Abu Youssef pointed out that direct bilateral negotiations "have not yielded any tangible outcome since the PA's formation in 1993."

"This conference is of paramount importance for the Palestinians because it serves as an important international opportunity to emphasize the need to implement the resolutions of the UN Security Council and the General Assembly, which come to the advantage of Palestinians." Anything less, he said, would be "fruitless efforts."

"Meeting the Palestinian rights is our precondition to any initiative, mainly the withdrawal from the entire occupied Palestinian territories along the 1967 borders."

Commenting on Netanyahu's conditions for resuming negotiations, Abu Youssef said, "We will refuse to recognize the Jewishness of the State of Israel, and we insist on it. Should we accept this, it would put the Arab minority's fate in Israel at risk. This is why we believe Netanyahu's principles are a stumbling block in front of the French initiative."

Commenting on the steps that the PA might take in the event of the failure of the conference, Abu Youssef said, "Our option is clear, which is to continue our actions in the corridors of the international forums to establish a Palestinian state, put an end to the occupation and hold Israel accountable before the International Criminal Court for its crimes against Palestinians."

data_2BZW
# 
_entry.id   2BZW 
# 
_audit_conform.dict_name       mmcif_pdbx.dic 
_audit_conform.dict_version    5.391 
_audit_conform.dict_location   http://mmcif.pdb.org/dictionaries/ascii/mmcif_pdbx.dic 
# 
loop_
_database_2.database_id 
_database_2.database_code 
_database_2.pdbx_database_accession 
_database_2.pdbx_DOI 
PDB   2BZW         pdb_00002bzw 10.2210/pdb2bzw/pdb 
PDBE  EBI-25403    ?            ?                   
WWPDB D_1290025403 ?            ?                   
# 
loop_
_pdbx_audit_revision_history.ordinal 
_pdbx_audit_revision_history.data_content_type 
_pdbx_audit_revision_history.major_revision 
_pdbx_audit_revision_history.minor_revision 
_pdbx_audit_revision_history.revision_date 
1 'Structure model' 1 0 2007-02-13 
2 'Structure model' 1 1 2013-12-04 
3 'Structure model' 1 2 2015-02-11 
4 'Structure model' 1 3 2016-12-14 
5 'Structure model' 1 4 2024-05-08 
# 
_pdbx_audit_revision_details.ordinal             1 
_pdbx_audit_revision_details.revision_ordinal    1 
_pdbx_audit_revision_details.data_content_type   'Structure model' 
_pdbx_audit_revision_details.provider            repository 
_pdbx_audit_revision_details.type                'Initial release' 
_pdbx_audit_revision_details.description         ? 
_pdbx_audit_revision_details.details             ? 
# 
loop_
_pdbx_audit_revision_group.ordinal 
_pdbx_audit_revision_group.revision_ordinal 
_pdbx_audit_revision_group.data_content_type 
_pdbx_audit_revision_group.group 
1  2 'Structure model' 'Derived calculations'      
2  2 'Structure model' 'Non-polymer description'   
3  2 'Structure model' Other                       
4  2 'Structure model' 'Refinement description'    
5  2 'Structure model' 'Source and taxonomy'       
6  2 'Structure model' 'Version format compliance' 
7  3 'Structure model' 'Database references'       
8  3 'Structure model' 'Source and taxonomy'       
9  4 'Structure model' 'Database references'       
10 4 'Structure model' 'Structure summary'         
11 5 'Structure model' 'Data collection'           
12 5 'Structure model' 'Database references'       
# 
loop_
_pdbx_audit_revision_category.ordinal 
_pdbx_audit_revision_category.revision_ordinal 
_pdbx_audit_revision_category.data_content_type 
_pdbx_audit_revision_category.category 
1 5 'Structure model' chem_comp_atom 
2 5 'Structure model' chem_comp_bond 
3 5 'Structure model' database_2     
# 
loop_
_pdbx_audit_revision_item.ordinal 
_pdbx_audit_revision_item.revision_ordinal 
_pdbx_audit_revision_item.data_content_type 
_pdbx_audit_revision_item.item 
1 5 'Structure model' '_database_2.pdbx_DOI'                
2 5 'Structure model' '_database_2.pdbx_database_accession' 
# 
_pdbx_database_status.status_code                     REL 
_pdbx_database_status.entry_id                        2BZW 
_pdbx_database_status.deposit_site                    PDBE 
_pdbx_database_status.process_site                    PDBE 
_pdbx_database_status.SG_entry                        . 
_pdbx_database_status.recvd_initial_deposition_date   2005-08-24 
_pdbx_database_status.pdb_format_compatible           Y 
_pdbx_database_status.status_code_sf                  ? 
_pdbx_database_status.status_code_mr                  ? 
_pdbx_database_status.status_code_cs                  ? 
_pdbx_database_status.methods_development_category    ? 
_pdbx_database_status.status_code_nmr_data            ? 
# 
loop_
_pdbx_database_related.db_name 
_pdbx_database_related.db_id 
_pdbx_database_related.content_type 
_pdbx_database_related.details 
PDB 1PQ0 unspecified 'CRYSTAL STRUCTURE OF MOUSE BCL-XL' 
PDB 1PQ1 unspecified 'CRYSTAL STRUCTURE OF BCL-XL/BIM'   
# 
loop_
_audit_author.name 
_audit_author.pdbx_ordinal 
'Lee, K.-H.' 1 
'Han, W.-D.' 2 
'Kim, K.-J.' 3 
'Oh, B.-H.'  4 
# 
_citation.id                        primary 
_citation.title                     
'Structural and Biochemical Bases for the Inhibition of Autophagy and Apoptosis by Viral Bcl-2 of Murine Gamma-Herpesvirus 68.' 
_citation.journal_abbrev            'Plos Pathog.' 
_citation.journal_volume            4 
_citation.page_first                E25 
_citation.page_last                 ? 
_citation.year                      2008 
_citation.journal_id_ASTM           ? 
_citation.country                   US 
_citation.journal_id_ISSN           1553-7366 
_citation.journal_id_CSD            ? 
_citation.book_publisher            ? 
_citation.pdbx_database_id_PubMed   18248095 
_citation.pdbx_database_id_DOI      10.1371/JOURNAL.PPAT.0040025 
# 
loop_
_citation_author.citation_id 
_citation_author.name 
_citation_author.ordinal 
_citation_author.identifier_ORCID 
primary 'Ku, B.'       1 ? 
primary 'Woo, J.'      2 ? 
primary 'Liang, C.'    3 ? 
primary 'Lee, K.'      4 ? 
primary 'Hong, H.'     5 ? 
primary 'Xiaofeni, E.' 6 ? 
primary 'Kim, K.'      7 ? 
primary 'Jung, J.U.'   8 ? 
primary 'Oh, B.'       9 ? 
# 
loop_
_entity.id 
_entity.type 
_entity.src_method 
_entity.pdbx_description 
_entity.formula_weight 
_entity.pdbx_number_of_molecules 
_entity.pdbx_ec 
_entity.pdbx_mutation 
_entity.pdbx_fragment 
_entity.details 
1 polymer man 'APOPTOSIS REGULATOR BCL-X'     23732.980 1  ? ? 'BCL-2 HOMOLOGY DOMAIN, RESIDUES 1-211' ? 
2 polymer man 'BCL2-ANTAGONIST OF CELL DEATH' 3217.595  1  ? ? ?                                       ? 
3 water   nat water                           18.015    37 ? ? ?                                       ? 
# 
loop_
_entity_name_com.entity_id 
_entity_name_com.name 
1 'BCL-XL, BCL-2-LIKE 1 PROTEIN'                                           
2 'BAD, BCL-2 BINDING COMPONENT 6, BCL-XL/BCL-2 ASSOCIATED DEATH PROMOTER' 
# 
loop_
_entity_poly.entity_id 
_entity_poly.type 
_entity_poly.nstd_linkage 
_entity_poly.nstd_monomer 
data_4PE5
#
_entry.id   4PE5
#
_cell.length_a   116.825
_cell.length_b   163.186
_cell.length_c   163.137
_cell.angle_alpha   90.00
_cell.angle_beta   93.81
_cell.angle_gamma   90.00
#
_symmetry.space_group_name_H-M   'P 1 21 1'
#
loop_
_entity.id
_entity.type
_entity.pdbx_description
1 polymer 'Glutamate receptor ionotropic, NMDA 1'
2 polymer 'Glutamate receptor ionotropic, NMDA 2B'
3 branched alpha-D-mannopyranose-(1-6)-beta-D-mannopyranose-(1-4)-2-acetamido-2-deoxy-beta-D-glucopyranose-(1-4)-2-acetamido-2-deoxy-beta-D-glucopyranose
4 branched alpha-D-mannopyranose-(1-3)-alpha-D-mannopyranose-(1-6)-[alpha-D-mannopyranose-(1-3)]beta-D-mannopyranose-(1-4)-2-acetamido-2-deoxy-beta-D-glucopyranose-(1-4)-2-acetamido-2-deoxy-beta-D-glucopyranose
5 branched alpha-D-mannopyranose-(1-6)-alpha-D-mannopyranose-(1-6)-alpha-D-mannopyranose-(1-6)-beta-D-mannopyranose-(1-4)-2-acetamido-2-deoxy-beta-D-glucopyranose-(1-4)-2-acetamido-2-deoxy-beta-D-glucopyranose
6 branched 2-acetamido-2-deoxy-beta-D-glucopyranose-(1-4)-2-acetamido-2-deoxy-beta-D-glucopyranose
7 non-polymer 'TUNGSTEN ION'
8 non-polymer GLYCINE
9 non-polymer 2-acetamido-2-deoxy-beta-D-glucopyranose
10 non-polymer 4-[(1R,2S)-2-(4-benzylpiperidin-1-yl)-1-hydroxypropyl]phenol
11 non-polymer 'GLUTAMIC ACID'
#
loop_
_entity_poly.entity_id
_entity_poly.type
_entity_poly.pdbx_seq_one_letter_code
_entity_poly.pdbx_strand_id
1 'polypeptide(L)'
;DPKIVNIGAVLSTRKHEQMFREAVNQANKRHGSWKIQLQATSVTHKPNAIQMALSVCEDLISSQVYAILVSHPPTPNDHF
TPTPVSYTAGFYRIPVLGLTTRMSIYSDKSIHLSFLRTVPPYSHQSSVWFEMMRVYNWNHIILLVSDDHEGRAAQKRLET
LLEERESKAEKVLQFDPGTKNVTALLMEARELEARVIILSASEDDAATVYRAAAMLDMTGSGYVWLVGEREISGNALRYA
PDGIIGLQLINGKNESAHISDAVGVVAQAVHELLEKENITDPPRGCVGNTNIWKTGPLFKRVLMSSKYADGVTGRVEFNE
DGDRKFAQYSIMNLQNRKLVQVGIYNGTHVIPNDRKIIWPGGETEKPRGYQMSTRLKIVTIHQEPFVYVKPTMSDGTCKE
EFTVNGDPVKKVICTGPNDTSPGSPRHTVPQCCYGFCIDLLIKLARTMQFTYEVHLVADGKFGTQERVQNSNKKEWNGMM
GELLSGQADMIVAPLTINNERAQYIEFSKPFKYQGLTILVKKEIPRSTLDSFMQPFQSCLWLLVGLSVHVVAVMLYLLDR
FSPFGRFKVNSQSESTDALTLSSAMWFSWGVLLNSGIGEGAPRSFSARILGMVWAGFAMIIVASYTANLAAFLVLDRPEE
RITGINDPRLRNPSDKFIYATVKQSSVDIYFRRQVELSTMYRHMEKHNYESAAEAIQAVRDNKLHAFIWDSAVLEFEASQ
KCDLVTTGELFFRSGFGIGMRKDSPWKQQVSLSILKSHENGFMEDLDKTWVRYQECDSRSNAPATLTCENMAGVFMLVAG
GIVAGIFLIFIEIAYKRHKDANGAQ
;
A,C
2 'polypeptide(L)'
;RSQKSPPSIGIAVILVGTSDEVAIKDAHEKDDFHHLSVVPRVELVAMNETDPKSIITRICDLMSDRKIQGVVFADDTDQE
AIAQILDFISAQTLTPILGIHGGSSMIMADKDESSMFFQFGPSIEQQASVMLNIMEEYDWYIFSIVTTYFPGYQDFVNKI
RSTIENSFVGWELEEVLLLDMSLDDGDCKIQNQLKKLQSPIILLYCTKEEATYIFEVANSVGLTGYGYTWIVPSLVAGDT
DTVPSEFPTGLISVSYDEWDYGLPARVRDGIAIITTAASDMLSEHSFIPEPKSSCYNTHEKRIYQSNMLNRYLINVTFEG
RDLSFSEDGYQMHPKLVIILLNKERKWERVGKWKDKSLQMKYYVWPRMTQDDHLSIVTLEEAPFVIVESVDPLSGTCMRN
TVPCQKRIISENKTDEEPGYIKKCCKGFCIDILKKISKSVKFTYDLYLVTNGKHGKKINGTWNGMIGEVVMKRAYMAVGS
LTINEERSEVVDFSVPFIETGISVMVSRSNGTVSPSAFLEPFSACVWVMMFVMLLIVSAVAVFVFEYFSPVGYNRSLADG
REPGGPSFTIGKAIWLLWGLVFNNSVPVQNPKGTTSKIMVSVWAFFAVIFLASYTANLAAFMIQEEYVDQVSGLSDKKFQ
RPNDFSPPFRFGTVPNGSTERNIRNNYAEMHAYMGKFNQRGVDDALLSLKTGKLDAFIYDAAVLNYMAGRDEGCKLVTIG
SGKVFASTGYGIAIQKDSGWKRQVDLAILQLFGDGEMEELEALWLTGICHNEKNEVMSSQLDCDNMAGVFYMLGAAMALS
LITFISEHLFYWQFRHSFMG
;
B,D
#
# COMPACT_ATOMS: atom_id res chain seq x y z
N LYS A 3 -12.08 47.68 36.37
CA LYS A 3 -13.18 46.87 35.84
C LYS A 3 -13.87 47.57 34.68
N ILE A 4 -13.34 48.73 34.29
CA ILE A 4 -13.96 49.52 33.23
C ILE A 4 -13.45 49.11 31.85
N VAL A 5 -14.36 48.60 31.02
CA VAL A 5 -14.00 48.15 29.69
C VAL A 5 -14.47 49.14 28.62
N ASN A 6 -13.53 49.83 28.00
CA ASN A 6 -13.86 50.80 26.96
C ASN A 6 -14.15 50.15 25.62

He also stressed the importance of the conference as it turns the page on the "biased" US sponsorship in the negotiations, saying this bias "has caused the failure of all previous international efforts to end the Palestinian-Israeli conflict."

Meanwhile, Hamas rejects any international efforts to resume peace talks that would place the PA and Israel back on the negotiation track.

"Any proposals to bring the two parties back to the negotiating table aim at slaying the Palestinian cause, giving the occupation forces more time to expand their settlements and to further confiscate Palestinian lands," Hamas leader Yahya Moussa told Al-Monitor.

"The international community cannot offer any solution to the Israeli-Palestinian conflict without the approval of Hamas, which won the Palestinian legislative elections in 2006."

Moussa stressed that Hamas' solution to end the conflict is based "on the Israeli withdrawal from the entire Palestinian territories occupied since 1948, the return of the Palestinian refugees who have been displaced from their home and lands since 1948 and the liberation of all Palestinian prisoners from Israeli jails." Hamas will always opt for the armed resistance until the "restoration of the Palestinian rights," he added.